Blogs

Five Common Misconceptions about Thermal Design

Chris Aldham, Product Manager
6SigmaET/6sigmaet.info

Small, powerful, compact devices have always been at the heart of the electronics industry. But, with the constant demand for shrinking devices comes increased power densities and a lot more heat being generated in ever-decreasing spaces. The smaller the devices get, the more heat-conscious engineers need to be. Continue reading

Fanless Thermal Solution Design Guide for IoT Applications

Mike Schroeder – Intel Corp IoT Thermal Mechanical Systems Eng.
Jacob Fritsch – Intel Corp IoT Thermal Mechanical Systems Eng.
Erich Ewy – Intel Corp IoT Thermal Mechanical Systems Mgr.

The internet of things (IoT) network of interconnected devices is driving an explosion of integrated-electronic components (IC) for embedded applications. Compute and wireless systems and sensors will be deployed at the IoT edge, where environmental considerations have challenging implications for thermal and mechanical design. In order to function reliably in harsh environments with extended operating ambient temperature ranges, electronics housings for IoT solutions that support low-power components with fan-less designs in sealed enclosures will be desirable. This paper is intended to be a practical guide for the thermal designer to quickly size and implement an optimized fanless thermal solution that is feasible for high volume manufacturing. Continue reading

Cooling Towers Offer Water and Energy Savings as Part of Efficient Data Center Cooling Systems

Douglas Bougher and Kent Martens, P.E.
SPX Cooling Technologies, Inc.

The number of data centers in the United States continues to grow in response to the enormous amount of digital information stored and streamed. The massive computer power within these data centers generates heat, making efficient cooling a key building system requirement. Evaporative cooling towers are an integral part of many data center cooling systems. Continue reading

Using Thermal Simulation to Design a Better Outdoor Electronic Product

Nitesh Kumar Sardana, Thermal Management of Electronics Group
Robert Bosch Engineering and Business Solution Pvt. Ltd., Bengaluru, India

Electronic products operate in varied thermal environments. Their operation is challenged when the size of the housing is reduced and when the product is mounted in an open environment exposed to climatic conditions. Solar radiation increases the temperature difference of the product’s internal air from the ambient by 150 to 300 percent. Continue reading

2 oz, or Not 2 oz: That is the Question?

Dr Giles Humpston, Applications Manager
Cambridge Nanotherm 

A variation of this question vexed Prince Hamlet while the modern version unsettles many a LED PCB designer. It’s all about copper thickness. When designing a PCB for LEDs, what weight of copper should be specified? Continue reading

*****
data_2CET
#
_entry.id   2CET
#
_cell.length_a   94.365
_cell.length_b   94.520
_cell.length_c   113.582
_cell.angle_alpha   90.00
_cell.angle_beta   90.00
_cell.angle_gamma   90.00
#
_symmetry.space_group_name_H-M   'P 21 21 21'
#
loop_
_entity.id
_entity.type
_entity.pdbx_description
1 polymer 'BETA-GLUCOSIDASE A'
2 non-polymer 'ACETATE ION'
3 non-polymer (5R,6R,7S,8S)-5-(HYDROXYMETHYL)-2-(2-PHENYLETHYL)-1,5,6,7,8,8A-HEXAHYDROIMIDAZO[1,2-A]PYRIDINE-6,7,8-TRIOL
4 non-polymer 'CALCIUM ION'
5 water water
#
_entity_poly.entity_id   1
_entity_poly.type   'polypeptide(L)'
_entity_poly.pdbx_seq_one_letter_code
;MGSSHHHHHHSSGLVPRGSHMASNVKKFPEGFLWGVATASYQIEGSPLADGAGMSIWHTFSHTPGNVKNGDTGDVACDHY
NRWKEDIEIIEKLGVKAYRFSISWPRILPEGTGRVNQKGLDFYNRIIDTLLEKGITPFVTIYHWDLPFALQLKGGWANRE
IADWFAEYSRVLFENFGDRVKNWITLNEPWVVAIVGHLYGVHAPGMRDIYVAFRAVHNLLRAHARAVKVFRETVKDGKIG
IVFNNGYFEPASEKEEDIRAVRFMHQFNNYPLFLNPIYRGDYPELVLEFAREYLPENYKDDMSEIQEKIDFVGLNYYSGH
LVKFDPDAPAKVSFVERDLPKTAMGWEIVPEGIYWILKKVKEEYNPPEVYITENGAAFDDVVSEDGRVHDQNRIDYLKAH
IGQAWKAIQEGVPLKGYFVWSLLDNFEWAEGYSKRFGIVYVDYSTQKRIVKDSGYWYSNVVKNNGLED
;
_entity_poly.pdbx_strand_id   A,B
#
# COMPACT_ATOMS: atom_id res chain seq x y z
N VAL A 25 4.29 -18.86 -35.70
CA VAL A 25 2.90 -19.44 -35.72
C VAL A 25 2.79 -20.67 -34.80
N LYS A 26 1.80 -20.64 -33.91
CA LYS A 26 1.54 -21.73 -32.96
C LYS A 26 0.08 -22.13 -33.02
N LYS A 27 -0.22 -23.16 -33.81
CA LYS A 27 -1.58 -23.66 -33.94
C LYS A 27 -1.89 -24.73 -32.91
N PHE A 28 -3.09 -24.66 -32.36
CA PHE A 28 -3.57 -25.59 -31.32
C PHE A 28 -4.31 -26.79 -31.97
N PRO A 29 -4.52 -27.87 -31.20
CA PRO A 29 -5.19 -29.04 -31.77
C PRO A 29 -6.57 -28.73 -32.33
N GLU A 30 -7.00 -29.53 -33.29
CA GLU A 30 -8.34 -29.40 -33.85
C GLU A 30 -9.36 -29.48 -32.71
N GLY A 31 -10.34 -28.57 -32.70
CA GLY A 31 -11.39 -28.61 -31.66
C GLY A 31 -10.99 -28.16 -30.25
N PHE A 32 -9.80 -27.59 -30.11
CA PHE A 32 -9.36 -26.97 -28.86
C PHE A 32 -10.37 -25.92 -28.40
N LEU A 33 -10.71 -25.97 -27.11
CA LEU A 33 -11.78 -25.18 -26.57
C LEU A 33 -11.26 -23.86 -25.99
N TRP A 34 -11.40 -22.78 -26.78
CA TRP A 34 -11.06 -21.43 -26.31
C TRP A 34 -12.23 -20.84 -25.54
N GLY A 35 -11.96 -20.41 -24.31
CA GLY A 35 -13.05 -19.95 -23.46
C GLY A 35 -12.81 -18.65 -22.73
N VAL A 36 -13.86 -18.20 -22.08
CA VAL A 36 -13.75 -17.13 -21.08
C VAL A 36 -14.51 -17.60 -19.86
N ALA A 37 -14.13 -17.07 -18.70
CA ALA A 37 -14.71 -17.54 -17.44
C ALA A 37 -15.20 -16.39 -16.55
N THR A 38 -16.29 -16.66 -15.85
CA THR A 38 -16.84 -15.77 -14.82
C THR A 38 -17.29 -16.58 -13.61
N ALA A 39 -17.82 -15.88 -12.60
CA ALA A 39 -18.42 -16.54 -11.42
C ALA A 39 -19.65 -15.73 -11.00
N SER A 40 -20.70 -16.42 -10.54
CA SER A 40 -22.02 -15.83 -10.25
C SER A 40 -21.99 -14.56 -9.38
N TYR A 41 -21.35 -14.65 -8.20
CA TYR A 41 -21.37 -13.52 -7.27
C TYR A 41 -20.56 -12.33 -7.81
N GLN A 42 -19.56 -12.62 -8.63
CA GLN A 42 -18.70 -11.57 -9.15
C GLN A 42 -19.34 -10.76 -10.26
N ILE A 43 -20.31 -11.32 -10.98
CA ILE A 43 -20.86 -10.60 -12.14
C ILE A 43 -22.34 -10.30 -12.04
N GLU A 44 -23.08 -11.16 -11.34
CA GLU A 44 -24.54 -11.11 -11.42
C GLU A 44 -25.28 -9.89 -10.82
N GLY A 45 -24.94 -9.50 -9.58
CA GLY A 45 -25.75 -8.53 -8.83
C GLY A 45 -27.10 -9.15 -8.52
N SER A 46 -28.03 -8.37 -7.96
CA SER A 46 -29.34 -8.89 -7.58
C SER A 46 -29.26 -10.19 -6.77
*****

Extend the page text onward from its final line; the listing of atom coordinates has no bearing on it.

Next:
Adiabatic Technology Helps Cooling Keep Pace with Data Center Growth

Adam Meyer, Sales Manager
Technical Systems, Inc.

Every year, the amount of electronic data that companies process and store grows exponentially. Data centers cannot economically increase the physical space available to keep pace with the growth, and are now challenged to provide more computer power in the same amount of space. The higher levels of microprocessing power in the same physical footprint increases heat density, so owners need more efficient cooling systems that will keep up with the market need without breaking the bank. One technology receiving attention is adiabatic cooling, which uses up to 90 percent less water than other systems. Continue reading

Smart Electronic Adhesives for Microelectronics – Enabled by Low Viscosity Nanocomposite Materials

Dr. Andreas Funck, Head of AT Electronics, Evonik Nutrition & Care GmbH
Torsten Lubenow, AT Electronics, Evonik Nutrition & Care GmbH

Abstract
Epoxy resins commonly used for the encapsulation of electronic materials are often filled with various inorganic materials to reduce the coefficient of thermal expansion (CTE), improve thermal conductivity and feature other  mechanical properties. The increase in viscosity that accompanies the increase in filler loading, limits the amount of filler that can be added to a liquid encapsulation system. As a result, highly filled systems are difficult to use in applications that require better flow characteristics such as, flip chip under-fills, transfer molding masses and encapsulates. Moreover, trends of miniaturization require encapsulation systems with much lower viscosity, but with more efficient thermal management. Continue reading